Microsoft announced a 12-month pilot program to provide personal computers running stripped-down versions of Windows XP to Thailand, Malaysia and Indonesia starting in October.
Microsoft isn’t selling the software separately from the PCs, or disclosing how much it is charging computer makers. The company expects the PCs to be priced as low as $300, a Microsoft spokesman says. In the U.S., low-end home computers typically start at around $400; Windows XP Home Edition by itself typically costs about $99 for users that are upgrading to the product, or $199 for a first-time installation.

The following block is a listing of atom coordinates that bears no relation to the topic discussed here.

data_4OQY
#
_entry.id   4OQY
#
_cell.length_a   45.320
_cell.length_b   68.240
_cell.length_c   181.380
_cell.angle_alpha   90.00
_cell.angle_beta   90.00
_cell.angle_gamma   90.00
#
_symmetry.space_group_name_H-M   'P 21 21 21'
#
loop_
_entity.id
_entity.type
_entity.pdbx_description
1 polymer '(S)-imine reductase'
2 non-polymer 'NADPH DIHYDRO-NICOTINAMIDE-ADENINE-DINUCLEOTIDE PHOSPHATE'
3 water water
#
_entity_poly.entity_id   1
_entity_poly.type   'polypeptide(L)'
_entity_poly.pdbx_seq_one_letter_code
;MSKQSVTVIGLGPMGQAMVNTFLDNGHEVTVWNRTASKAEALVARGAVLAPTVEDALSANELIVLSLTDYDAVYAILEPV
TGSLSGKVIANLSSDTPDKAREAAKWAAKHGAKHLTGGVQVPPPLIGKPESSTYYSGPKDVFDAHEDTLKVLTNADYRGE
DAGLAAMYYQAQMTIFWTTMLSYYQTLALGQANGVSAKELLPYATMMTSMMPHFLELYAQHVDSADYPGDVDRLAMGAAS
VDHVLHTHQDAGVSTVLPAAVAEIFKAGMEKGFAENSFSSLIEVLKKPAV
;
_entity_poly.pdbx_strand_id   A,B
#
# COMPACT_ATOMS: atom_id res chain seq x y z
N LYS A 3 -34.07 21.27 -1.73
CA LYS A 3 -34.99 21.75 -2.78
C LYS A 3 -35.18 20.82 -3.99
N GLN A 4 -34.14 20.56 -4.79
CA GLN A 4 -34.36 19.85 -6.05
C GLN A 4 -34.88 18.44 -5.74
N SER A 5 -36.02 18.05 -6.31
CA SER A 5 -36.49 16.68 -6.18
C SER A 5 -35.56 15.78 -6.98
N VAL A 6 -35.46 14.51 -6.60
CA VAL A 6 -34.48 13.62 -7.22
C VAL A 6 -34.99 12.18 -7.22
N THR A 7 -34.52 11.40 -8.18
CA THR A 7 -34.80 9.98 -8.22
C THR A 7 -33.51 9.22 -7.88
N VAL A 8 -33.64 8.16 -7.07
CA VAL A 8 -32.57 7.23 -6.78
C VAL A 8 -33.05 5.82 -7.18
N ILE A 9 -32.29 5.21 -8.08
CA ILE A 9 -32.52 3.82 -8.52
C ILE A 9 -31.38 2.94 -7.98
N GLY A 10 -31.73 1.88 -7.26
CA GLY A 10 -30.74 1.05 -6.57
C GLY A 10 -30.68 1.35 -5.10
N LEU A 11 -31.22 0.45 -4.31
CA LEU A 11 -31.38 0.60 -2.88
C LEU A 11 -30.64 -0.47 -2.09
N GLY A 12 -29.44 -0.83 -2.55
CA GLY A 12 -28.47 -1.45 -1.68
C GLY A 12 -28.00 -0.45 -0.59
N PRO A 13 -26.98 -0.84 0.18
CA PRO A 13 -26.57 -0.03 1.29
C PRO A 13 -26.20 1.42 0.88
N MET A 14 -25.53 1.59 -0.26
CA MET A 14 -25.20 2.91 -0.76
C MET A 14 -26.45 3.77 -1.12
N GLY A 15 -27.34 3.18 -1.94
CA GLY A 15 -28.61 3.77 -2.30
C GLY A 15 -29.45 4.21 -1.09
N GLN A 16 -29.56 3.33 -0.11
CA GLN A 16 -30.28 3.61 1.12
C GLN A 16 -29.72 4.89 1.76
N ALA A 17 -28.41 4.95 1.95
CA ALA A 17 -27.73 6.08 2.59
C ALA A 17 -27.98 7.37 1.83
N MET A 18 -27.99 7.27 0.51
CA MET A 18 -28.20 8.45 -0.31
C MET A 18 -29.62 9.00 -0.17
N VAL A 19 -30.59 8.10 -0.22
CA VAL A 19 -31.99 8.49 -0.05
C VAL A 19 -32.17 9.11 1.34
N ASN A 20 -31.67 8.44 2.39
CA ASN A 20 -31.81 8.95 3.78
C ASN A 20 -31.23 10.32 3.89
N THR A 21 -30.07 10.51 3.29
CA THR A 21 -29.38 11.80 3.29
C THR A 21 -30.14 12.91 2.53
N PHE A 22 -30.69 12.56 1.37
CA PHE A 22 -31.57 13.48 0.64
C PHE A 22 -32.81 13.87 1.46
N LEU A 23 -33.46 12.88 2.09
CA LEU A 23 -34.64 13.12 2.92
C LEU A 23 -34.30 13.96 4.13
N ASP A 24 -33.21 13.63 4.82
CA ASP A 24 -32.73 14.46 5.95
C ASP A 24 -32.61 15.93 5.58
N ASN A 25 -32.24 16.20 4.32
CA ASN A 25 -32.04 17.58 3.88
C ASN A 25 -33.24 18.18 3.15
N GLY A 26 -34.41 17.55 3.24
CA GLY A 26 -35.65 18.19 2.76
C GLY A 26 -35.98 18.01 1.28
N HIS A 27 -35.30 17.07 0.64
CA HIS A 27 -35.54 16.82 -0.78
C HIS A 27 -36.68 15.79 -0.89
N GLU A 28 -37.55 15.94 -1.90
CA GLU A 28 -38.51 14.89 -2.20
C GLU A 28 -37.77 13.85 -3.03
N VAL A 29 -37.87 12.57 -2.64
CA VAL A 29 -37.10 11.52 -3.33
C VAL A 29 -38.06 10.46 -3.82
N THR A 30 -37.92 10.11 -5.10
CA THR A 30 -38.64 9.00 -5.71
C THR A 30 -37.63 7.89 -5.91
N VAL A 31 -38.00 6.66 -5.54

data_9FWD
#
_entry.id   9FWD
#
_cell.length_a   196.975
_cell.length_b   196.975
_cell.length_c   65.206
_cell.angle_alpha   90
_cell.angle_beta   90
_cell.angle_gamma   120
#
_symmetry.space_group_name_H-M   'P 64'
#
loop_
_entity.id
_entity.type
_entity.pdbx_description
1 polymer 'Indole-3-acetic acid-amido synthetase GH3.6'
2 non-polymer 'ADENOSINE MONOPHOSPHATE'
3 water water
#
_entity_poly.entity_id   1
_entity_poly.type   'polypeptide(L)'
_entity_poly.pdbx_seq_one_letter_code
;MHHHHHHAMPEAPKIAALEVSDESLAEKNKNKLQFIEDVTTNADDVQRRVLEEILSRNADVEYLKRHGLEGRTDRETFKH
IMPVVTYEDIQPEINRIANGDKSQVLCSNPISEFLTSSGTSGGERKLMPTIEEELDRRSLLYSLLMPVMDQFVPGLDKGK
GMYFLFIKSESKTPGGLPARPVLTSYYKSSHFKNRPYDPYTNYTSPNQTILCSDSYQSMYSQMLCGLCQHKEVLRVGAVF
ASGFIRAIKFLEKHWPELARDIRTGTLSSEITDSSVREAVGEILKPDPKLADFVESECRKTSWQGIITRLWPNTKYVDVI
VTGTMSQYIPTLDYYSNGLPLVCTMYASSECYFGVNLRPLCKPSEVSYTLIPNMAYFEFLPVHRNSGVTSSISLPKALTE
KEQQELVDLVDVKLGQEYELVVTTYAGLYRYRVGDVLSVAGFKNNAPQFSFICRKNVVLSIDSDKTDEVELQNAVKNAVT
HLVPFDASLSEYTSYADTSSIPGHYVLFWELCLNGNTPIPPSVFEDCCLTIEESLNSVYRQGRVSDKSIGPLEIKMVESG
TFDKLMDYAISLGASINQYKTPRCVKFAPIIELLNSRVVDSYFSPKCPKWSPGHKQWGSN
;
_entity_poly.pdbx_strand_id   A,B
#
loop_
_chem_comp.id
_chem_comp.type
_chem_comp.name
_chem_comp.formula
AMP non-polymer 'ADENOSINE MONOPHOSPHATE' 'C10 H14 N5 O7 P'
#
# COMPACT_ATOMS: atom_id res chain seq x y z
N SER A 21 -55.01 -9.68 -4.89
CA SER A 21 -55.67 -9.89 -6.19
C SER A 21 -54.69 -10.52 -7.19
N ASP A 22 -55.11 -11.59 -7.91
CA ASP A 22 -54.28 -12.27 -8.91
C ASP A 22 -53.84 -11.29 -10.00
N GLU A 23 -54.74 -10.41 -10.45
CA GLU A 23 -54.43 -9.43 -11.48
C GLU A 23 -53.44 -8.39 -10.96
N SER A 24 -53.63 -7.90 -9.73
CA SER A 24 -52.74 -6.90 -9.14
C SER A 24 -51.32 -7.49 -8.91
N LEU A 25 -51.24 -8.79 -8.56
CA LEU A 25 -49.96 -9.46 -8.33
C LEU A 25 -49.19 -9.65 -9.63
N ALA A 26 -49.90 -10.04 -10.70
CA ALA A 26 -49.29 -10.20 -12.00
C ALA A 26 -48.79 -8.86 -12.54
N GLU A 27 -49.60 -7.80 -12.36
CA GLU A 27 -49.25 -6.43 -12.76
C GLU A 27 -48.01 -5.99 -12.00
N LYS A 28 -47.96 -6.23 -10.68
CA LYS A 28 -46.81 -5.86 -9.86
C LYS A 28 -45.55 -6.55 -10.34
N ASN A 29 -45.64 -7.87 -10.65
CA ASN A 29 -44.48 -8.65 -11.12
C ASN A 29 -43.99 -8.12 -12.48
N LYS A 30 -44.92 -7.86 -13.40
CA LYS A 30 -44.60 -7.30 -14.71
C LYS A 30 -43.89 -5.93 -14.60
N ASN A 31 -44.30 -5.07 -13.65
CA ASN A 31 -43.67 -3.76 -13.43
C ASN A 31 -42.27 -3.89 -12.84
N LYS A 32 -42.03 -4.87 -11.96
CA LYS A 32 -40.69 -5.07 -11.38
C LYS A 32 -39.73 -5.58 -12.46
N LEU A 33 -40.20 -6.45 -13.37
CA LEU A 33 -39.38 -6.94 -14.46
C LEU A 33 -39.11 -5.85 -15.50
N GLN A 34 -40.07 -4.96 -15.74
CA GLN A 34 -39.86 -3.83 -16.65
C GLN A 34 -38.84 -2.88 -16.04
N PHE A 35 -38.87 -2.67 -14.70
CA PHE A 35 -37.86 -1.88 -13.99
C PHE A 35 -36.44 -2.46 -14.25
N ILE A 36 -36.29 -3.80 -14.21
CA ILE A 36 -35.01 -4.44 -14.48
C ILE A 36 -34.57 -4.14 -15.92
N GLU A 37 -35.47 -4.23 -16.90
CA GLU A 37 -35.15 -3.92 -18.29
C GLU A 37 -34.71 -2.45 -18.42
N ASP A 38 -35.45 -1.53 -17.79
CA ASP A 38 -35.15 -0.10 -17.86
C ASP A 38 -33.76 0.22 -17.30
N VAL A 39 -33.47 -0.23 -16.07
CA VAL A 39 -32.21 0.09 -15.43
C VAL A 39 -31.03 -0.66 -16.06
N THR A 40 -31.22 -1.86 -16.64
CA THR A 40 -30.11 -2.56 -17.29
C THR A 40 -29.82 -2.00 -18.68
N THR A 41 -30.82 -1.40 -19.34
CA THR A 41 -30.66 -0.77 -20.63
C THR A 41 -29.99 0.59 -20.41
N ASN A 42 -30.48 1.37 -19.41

The new offering, called Windows XP Starter Edition, is an example of how Microsoft is trying to serve developing countries without jeopardizing its profits in developed economies. The test program also should help Microsoft try to counter the Linux operating system, which is gaining ground in some countries against Windows.
Deepak Phatak, a professor at the Indian Institute of Technology and adviser to India’s government, says the country is exploring programs to distribute Linux-based PCs that would cost just $300 to own and maintain over three years. Still he says, the government is very open to Microsoft lowering its prices.
“People in the government will never play a technology-favorites game,” Mr. Phatak says. “They want to see value for money.”